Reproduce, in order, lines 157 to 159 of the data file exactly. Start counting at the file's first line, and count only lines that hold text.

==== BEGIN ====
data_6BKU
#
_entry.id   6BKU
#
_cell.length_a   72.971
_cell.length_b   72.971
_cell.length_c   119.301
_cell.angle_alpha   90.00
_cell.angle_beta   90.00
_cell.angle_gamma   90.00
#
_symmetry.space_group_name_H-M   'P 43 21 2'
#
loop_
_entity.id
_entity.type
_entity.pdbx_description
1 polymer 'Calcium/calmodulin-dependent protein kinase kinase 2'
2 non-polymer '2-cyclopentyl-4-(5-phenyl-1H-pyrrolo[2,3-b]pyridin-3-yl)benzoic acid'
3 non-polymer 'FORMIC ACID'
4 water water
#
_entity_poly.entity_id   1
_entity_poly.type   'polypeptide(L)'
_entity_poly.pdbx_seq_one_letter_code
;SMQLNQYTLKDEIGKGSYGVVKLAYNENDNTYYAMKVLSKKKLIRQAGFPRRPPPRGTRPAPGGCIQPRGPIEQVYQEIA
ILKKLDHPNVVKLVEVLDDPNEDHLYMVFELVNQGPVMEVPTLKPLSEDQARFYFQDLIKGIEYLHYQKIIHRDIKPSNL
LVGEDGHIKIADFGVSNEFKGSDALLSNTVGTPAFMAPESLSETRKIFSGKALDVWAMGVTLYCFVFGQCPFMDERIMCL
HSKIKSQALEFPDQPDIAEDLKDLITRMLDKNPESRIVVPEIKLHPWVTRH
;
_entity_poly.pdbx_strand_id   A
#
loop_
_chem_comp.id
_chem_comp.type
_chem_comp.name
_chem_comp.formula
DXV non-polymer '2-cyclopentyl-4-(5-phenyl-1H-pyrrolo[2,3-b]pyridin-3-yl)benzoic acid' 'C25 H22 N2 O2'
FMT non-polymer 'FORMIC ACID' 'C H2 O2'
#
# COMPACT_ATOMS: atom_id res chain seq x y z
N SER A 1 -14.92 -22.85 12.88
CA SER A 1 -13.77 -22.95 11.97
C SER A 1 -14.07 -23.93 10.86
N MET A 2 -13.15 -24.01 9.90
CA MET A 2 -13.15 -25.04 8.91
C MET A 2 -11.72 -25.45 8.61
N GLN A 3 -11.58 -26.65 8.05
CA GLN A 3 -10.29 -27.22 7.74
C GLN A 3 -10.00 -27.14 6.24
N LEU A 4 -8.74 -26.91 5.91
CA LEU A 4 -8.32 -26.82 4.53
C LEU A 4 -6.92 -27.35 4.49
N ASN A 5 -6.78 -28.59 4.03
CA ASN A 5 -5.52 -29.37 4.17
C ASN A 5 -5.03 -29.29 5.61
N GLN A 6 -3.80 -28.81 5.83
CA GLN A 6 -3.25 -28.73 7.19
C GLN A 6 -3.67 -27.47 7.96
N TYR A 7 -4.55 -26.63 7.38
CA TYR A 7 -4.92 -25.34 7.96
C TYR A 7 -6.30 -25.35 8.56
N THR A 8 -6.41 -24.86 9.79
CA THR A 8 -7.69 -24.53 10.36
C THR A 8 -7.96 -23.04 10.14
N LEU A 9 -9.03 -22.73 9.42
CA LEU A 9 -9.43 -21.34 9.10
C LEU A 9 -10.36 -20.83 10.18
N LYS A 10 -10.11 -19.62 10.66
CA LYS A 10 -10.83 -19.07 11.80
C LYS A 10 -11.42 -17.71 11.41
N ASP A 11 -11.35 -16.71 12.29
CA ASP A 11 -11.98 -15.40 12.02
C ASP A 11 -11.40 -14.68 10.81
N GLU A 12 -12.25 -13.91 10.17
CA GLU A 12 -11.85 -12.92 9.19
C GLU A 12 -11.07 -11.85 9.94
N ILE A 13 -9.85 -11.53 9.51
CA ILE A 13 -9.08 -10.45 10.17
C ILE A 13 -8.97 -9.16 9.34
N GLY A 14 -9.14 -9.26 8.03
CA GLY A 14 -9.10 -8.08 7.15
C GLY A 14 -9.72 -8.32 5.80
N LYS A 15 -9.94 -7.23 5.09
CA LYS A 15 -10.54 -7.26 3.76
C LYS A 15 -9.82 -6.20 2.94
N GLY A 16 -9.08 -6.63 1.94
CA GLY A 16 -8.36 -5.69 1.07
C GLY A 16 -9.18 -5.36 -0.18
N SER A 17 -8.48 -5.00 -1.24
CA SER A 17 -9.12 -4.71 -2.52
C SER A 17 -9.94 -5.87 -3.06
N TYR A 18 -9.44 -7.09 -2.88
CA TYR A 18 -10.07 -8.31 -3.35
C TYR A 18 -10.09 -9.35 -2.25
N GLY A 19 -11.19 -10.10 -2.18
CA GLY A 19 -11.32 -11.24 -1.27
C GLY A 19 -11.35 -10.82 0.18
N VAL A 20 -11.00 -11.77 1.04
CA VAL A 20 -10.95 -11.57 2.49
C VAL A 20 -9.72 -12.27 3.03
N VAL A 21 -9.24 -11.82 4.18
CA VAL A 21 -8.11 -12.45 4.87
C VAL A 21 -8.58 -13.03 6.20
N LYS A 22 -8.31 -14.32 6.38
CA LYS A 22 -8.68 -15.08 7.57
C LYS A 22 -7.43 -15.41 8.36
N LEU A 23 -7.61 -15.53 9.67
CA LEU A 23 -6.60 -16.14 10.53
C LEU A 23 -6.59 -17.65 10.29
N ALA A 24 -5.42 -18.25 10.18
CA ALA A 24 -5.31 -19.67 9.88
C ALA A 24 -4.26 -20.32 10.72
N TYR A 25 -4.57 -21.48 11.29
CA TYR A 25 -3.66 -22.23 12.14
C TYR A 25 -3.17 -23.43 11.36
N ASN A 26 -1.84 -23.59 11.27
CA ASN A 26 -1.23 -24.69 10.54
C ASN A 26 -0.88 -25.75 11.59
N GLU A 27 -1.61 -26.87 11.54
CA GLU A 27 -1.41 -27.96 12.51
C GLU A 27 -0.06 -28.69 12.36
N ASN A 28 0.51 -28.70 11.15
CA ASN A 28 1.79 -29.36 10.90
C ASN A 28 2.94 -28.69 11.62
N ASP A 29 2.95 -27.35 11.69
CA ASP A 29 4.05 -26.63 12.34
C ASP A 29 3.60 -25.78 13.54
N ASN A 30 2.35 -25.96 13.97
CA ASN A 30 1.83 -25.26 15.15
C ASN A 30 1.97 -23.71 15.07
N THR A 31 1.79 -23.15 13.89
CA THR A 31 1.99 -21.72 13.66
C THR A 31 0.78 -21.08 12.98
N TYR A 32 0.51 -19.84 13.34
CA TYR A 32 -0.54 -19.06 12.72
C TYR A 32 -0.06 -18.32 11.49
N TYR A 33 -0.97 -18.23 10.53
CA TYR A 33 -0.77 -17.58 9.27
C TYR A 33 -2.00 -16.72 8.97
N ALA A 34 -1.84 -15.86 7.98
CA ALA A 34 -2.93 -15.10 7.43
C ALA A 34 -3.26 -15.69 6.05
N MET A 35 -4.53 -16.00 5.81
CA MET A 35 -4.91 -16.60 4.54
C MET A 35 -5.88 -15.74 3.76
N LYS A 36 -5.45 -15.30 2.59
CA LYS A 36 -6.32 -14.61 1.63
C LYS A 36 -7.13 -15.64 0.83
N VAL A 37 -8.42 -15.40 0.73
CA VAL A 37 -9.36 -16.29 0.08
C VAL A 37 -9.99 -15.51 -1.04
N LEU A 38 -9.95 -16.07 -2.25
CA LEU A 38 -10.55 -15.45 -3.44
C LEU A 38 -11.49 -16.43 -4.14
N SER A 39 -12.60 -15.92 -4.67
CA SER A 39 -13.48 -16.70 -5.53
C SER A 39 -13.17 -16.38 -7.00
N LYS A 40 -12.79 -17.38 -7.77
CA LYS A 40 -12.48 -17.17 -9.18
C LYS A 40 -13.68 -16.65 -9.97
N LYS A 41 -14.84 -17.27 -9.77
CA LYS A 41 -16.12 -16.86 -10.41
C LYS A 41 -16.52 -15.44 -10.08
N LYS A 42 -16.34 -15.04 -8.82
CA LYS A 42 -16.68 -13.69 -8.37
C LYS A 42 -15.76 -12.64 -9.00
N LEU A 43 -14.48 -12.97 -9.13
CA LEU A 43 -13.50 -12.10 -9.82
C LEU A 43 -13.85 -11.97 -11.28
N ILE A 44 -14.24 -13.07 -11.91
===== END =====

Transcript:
CA SER A 39 -13.48 -16.70 -5.53
C SER A 39 -13.17 -16.38 -7.00
N LYS A 40 -12.79 -17.38 -7.77